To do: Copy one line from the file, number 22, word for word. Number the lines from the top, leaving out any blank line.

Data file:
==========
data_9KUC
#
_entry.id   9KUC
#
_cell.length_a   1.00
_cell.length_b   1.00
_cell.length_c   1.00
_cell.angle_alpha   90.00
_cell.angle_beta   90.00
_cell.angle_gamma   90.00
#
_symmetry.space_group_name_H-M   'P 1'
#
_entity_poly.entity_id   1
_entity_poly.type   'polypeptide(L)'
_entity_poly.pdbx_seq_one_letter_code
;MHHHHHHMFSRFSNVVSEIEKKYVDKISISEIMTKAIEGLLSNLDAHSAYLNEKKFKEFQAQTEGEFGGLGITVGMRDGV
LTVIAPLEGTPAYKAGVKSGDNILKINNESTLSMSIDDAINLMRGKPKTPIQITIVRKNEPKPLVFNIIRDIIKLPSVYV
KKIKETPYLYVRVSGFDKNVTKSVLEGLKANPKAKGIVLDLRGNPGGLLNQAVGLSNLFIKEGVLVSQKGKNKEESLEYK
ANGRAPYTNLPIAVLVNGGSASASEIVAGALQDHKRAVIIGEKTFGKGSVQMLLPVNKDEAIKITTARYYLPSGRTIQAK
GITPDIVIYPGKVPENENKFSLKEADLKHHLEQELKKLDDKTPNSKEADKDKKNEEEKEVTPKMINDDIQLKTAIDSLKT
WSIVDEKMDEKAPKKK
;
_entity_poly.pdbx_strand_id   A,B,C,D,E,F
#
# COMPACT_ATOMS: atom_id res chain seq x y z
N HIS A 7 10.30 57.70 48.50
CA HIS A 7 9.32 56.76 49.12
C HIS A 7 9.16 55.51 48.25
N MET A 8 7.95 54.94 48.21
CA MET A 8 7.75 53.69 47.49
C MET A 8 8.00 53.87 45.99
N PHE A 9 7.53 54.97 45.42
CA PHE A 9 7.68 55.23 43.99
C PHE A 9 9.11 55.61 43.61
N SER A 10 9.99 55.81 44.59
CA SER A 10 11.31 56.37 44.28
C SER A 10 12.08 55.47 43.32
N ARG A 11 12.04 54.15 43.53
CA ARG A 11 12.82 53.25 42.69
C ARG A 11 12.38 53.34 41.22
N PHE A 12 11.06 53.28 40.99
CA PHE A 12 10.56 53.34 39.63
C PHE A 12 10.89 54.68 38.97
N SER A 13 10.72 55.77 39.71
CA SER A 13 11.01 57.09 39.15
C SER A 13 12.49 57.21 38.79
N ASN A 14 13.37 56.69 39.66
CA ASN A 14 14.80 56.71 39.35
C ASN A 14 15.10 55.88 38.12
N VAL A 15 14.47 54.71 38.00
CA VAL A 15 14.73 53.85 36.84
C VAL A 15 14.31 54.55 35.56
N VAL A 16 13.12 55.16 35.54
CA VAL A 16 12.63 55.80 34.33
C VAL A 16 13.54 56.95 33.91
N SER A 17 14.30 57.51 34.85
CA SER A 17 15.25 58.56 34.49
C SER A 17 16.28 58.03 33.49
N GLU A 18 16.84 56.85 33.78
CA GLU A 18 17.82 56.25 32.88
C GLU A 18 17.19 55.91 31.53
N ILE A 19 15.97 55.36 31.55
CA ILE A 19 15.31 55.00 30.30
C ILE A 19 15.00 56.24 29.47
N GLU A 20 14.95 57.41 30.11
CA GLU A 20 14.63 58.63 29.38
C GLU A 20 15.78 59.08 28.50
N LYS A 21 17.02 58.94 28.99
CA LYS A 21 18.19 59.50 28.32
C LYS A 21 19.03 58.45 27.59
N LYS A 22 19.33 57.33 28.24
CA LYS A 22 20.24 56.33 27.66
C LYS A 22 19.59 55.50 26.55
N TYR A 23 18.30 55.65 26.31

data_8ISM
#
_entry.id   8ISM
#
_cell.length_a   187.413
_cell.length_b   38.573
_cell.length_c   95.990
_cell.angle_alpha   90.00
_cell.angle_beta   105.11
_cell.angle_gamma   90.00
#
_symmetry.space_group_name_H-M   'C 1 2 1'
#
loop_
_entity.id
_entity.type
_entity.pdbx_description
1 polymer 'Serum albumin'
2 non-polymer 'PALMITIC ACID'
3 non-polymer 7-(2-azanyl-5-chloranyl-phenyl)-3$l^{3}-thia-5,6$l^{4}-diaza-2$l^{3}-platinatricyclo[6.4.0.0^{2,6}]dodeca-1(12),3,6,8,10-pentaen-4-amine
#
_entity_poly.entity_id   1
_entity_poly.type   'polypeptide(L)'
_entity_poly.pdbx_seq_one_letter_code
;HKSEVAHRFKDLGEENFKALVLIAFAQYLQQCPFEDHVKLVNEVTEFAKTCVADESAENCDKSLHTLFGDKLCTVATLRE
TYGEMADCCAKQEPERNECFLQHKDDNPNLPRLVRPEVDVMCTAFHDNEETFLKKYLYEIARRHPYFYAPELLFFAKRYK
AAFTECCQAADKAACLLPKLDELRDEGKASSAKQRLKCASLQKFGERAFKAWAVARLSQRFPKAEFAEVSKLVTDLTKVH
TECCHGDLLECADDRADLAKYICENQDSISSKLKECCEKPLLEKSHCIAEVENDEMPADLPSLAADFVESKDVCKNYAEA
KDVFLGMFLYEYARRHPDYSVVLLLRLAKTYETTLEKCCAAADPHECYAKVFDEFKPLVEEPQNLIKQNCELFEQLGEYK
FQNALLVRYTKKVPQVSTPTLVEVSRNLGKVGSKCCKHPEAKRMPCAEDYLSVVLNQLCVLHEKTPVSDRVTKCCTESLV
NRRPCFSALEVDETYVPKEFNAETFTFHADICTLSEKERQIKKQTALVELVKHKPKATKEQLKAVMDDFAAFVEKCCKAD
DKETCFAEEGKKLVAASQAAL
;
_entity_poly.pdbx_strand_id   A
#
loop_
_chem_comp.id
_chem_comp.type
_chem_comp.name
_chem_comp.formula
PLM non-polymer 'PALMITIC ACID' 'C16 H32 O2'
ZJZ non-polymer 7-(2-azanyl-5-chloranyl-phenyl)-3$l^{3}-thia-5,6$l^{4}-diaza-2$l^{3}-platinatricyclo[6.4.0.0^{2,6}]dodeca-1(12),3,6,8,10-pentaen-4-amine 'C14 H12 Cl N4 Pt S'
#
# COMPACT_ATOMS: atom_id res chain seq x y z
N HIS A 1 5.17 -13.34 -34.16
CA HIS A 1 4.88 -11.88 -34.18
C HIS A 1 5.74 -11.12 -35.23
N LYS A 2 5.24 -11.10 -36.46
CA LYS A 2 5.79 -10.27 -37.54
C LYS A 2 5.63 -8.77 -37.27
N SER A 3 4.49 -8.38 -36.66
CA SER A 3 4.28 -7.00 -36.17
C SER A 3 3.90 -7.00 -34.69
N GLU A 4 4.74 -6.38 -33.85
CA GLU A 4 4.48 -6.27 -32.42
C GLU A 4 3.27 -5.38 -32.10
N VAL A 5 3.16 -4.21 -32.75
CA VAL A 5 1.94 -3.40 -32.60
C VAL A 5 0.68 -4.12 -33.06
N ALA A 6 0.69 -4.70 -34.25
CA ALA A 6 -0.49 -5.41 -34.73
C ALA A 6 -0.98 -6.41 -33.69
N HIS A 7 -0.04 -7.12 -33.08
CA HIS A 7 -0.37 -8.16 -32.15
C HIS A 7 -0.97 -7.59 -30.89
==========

WSIVDEKMDEKAPKKK